He remained with Alfa Romeo throughout the 1920s and 1930s, his most famous design being the twin-engined “bimotore” which Scuderia Ferrari built in 1934 using Alfa Romeo parts in an effort to compete with the German manufacturers. The cars were raced by Tazio Nuvolari and Louis Chiron but were too heavy and used tyres too quickly and so one was used to set a new class land speed record. In the late 1930s Bazzi was head of Alfa Romeo’s experimental department. While Bazzi is justly famous for the Bimotore he also played a large part in the design of the Alfa Romeo 158 as the overall technical director supervising Gioacchino Colombo and the rest of the design staff. It was he that specified an eight cylinder engine with a relatively small bore so as to keep the engine of a manageable length with the crankcase cast of ultra-light magnesium. The Alfetta would prove itself just before and after the war winning the first Formula 1 World Championship in 1950 and again in 1951 with the updated 159 Alfetta.
When Enzo Ferrari split with the company Bazzi would join Ferrari in short order to become head of his engine department. Bazzi once again along with Colombo worked on the construction of the first Ferrari racing car – the 125 – after World War II and when this was not a great success he reworked the engine for the new 159. Bazzi had a habit of testing the cars himself but on this occasion he crashed the prototype and broke his leg.
In the later years Bazzi acted a teacher to Ferrari’s young engineers and helped to solve problems that arose with the cars. He continued to test drive the cars whenever possible and when the young Giotto Bizzarrini, designer of the Ferrari 250 GTO came to him he taught him how to test drive a car. “Typically,” Bizzarrini reflects, “a test driver would find a problem and then call an engineer who fixed it. Conversely, an engineer had to use a test driver to find a problem, and then test the solution. I could do everything, from start to finish.” It was said that he could tell if a motor was successful just by the sound of it. Bazzi was also in charge of relations with the drivers and during disputes Ferrari would always say, “Go to Bazzi”.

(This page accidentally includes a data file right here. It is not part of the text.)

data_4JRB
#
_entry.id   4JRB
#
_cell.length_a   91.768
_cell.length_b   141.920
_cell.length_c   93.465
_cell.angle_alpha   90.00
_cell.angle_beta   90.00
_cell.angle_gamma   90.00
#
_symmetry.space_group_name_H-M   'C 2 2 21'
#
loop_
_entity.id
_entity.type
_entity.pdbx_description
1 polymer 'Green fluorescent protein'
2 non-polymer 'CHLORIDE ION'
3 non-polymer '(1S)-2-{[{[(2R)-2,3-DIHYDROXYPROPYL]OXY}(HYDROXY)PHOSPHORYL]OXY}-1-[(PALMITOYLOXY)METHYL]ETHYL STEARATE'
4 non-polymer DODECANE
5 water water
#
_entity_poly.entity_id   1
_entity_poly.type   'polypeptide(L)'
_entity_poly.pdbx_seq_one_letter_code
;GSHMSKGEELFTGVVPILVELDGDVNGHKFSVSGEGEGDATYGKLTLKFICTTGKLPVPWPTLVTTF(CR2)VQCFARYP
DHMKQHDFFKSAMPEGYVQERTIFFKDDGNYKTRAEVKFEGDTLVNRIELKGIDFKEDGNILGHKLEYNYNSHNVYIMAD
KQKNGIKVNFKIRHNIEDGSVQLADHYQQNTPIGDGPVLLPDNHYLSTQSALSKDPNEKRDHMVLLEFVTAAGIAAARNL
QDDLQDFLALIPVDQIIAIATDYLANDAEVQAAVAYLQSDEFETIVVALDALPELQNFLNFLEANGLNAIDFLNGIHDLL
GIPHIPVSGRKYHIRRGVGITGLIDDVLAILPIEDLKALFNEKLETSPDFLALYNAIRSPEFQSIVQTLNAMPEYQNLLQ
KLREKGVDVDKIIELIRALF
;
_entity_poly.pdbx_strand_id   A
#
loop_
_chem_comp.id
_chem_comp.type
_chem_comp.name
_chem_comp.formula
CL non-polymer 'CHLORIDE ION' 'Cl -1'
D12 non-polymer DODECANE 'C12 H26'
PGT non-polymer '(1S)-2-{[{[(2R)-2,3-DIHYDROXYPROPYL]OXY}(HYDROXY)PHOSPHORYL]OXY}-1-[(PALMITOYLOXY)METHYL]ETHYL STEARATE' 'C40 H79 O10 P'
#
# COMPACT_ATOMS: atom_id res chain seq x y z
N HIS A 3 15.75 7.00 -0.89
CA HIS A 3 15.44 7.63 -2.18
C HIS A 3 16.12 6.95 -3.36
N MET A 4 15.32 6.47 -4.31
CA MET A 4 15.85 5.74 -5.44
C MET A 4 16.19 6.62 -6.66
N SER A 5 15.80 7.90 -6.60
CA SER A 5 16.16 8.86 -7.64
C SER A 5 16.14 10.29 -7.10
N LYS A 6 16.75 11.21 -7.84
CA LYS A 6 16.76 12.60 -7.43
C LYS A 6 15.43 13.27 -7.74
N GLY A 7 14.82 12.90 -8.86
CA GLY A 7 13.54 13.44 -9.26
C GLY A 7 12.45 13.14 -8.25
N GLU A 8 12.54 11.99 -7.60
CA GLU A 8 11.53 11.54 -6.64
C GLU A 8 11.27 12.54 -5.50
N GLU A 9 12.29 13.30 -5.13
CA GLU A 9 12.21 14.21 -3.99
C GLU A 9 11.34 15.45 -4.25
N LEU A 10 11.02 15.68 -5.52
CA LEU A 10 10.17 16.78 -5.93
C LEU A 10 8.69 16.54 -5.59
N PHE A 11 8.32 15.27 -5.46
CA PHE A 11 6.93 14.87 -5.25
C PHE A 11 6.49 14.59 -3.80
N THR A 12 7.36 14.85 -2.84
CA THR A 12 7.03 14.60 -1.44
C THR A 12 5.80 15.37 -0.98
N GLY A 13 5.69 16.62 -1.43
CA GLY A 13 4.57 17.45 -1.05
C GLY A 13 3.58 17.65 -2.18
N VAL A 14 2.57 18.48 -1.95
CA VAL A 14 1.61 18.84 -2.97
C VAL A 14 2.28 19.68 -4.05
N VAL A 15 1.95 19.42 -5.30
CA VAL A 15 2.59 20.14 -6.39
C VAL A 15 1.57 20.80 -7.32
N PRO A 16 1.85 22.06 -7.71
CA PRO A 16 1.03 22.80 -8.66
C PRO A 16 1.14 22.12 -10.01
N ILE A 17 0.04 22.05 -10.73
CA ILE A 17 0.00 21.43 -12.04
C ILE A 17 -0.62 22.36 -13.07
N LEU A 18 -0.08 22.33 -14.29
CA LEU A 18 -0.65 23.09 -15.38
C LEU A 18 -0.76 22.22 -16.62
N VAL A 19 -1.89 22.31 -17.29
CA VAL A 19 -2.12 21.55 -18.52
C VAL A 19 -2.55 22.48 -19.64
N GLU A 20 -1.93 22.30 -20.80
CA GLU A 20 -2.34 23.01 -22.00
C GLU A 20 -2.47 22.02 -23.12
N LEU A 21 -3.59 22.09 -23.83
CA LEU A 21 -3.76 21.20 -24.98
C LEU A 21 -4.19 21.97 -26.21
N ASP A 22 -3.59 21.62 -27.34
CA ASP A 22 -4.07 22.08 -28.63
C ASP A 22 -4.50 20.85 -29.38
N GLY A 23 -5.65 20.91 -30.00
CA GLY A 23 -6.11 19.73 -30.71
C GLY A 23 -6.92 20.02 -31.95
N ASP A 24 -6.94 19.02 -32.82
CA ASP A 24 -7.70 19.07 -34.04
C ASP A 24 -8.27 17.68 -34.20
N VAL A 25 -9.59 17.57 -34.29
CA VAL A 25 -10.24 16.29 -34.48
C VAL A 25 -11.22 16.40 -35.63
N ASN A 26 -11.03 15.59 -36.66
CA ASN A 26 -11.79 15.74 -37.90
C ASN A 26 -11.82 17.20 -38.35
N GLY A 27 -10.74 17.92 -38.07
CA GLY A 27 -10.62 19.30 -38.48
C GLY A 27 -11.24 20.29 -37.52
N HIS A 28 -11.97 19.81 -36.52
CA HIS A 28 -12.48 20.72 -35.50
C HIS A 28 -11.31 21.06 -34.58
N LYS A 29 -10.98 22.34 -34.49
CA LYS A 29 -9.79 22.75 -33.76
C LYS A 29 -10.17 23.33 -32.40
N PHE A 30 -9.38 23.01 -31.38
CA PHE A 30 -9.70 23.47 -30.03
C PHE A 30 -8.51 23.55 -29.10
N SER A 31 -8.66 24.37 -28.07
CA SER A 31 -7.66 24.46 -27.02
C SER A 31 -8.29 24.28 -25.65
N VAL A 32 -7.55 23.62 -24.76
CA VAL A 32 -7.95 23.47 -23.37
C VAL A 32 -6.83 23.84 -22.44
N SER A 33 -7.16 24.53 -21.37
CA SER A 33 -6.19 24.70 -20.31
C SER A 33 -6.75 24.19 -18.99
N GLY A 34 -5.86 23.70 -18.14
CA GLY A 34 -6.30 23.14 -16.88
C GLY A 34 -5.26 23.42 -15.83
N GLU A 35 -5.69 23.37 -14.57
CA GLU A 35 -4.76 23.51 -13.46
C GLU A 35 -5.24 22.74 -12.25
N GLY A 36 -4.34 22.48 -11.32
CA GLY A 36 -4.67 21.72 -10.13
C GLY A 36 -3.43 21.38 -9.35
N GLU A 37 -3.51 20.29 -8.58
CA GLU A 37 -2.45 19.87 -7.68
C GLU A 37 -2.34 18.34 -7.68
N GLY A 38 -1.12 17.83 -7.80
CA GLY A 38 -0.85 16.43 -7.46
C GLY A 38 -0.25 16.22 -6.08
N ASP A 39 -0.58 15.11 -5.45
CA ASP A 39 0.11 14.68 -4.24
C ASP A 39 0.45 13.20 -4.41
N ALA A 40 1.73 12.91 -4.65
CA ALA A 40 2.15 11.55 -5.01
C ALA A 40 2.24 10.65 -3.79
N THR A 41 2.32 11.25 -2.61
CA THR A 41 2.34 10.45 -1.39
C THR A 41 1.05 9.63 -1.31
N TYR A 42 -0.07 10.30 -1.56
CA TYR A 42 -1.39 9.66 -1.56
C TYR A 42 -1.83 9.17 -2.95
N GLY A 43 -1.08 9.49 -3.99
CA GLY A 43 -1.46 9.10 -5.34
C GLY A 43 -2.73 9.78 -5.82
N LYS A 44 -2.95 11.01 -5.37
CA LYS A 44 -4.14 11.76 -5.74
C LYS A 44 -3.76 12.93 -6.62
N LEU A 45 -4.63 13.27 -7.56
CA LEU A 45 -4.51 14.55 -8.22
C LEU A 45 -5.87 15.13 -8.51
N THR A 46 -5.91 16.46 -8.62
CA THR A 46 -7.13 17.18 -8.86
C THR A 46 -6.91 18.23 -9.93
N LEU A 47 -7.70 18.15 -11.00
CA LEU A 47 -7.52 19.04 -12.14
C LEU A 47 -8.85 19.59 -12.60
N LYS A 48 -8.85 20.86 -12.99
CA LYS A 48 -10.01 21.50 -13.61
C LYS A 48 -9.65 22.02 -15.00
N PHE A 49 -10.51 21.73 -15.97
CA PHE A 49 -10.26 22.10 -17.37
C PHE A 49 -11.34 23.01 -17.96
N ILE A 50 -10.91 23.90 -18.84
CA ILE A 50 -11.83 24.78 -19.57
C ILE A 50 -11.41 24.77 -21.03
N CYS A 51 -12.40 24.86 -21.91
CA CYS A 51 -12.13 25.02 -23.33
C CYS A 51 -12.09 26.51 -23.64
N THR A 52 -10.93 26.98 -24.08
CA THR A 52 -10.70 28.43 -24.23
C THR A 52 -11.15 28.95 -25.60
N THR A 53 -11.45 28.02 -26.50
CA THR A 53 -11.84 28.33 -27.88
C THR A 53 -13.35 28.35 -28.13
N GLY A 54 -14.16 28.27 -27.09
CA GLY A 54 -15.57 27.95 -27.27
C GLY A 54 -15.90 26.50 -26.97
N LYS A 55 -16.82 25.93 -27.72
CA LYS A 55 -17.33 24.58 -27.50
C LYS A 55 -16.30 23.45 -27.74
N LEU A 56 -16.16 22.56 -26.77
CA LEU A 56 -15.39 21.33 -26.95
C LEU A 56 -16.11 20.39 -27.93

Ferrari would often tell the story of the 1931 Grand Prix of Monaco. Achille Varzi was up in arms regarding his seat height in his car. Remarking that two cushions were too low and three would invariably be too high. Bazzi told Varzi to go get some coffee and that he would sort things out. While Varzi was gone Bazzi grabbed the newspaper that Ferrari was holding and placed it between the cushions. Ferrari remarked that the newspaper could not have made more than a 1/16 of an inch of difference. Varzi returned and once seated in his car announced that the height was now perfect. He was Enzo Ferrari’s closest associate and stayed with the company until his retirement in the early 1960s. He continued to be an advisor to Ferrari until his death in 1986, at the age of 93.
“Carla dearest, among much unanimous regret I receive word of his passing and it’s difficult to summarize who he was , Luigi for myself and for Ferrari. Without him, neither I nor the house that bears my name would represent what today we are attributed. Remember the children and grandchildren with the best wishes of all good.”
This Enzo Ferrari wrote when my father died. Also sent money to the Industrial Technical Institute Omar in Novara, where my father had studied, to establish a scholarship in his memory. Ferrari was a very generous man, who remembered the people in all circumstances significant.
(Reconstruction performed by Nunzia Manicardi based on an interview with his daughter Ms Carla Bazzi, in 1998)